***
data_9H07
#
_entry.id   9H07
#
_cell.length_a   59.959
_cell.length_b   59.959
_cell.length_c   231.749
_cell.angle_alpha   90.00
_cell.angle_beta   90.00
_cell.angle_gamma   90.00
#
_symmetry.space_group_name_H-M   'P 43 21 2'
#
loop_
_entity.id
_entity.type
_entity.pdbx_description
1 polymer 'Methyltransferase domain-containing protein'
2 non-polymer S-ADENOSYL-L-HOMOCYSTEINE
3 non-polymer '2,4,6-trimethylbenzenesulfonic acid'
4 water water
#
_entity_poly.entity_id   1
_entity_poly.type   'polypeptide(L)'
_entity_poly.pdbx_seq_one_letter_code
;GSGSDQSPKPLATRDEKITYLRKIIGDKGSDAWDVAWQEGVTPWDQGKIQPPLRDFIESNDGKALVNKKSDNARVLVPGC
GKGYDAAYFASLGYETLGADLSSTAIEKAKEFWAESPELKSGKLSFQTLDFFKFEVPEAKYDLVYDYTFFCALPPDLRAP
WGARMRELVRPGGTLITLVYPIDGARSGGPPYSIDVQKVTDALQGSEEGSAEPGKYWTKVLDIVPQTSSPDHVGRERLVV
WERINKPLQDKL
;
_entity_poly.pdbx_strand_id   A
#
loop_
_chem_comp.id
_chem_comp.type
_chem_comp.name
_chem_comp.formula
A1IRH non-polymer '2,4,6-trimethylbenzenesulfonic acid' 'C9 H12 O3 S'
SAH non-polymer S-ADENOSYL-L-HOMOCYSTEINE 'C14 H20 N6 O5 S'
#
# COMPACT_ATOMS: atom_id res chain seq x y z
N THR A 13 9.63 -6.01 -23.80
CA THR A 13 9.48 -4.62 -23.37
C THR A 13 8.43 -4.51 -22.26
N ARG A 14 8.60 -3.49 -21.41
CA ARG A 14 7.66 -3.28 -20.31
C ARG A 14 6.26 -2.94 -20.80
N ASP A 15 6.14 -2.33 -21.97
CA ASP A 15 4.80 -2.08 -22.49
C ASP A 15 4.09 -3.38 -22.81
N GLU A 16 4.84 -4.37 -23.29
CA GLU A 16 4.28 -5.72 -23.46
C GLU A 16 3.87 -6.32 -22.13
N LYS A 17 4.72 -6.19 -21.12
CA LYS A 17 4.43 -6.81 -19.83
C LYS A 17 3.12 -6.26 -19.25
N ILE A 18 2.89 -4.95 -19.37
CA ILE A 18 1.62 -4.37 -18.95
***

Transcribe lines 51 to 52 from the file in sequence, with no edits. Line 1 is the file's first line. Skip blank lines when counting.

N GLU A 16 4.84 -4.37 -23.29
CA GLU A 16 4.28 -5.72 -23.46